Writing in Salon, David Denvir notes that instead of attacking cities as scary, crime-ridden places like the conservatives of yesteryear, the modern Republican party is mostly just pretending they don't exist. Nowhere is this more evident than in the GOP presidential primaries, where, with the exception of one particularly stupid Gingrichian comment about putting inner city kids to work as janitors, cities and urban issues have scarcely even been mentioned.
The first two primaries are held in rural, low-population states, which serves to skew the campaign rhetoric away from the urban. But Denvir notes that the candidates' blind eye to urbanity is rooted in a deeper, more complex problem:
The specter of the black ghetto still scripts urban dwellers as villains (often as thieves robbing the citizen either directly, or as in this Rick Santorum comment, indirectly: “I don’t want to make black people’s lives better by giving them other people’s money”). But unlike the era of Ronald Reagan’s welfare queen, today cities are more ignored than attacked. And this goes well beyond Iowa.“The core of the Republican constituency in metropolitan America are the growing, racially and economically exclusive ‘outer suburbs’ whose privileged status Republicans seek to protect at all costs,” says former mayor of Albuquerque David Rusk, now a consultant. He cited New Jersey Gov. Chris Christie as an exemplar of the trend.Yet crime rates have fallen, almost across the board, in American cities, so they're no longer that scary. Rich young Americans are moving into cities, lending them a veneer of cool. But they largely remain Democratic strongholds. Perhaps because of this, the GOP has evidently determined that engaging urban issues at all is a waste of time.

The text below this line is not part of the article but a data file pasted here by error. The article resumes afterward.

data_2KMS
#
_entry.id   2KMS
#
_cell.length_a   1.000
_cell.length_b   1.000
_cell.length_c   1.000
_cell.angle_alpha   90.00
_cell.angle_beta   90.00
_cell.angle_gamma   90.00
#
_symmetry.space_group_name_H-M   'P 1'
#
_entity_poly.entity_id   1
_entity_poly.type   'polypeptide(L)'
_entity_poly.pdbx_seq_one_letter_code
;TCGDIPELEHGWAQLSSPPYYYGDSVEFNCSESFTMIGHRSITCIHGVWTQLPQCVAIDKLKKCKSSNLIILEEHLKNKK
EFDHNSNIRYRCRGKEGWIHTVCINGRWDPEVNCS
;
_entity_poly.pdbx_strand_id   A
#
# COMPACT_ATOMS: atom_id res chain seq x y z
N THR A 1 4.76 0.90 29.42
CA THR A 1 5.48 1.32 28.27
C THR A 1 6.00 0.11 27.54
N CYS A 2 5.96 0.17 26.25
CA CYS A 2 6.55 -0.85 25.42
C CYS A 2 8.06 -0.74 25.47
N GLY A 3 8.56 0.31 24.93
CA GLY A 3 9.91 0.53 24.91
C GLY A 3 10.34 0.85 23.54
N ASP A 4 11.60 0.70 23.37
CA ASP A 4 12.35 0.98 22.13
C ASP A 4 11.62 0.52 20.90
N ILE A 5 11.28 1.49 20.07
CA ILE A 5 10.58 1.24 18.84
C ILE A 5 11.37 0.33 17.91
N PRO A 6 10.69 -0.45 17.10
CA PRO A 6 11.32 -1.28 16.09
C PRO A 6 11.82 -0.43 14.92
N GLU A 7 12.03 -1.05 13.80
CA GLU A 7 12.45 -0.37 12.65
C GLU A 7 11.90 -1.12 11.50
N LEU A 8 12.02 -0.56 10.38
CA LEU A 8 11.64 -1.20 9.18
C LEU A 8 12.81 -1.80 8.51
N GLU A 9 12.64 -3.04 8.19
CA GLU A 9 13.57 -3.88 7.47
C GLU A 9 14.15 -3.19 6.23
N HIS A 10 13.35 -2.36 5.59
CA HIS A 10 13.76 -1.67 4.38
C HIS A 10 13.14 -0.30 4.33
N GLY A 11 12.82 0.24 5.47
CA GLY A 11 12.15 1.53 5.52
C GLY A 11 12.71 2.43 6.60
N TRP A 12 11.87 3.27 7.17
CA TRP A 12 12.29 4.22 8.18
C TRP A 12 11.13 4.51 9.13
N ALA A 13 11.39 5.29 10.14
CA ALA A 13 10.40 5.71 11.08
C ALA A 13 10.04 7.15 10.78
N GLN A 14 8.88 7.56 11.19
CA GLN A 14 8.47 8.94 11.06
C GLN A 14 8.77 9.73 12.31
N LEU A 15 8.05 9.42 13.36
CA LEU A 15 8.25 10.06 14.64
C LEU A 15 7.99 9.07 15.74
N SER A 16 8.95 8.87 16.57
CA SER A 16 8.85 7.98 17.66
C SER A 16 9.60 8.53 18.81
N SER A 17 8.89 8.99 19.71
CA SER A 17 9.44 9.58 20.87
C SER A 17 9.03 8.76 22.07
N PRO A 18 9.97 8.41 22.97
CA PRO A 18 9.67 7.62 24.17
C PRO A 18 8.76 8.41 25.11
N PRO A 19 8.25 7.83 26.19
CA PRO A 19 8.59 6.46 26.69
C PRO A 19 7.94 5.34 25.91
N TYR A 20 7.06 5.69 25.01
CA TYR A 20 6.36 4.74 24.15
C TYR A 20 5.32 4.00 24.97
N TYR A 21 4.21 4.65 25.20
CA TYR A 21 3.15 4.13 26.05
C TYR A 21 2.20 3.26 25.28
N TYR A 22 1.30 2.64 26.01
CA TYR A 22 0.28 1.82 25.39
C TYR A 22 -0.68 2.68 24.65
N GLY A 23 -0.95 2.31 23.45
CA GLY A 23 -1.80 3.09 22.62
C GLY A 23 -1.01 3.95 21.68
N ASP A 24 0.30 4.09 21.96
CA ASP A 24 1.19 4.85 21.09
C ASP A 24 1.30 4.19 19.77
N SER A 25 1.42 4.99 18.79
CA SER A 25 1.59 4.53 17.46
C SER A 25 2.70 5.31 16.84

Which is weird. Cities, of course, are the primary engines of the nation's economy. And Americans may not be flocking to cities as quickly as the rest of the world, but the trend still looks to be heading towards urbanization. So it's screwy indeed that one of our two political parties can get away with scarcely acknowledging such a vast swath of the population–and the place that most Americans will likely soon live, especially as ever-rising gas prices make long commutes less tenable.
Obviously, our politics–especially our outsized, epically-proportioned presidential campaign politics–panders to a mythic and nostalgic semi-reality that voters prefer to real reality. But we really should be talking about cities, about smart growth, and about sustainable development. We need to be talking about how to make our cities better places to live, how to address poverty in the inner city, and how to keep tomorrow's denser, more connected communities healthy and happy. Not to mention that the era of the McMansion is ending, and catering exclusively to the exurbs is an unsustainable strategy. Ignoring cities at this point isn't just odd; it will soon become bad politics.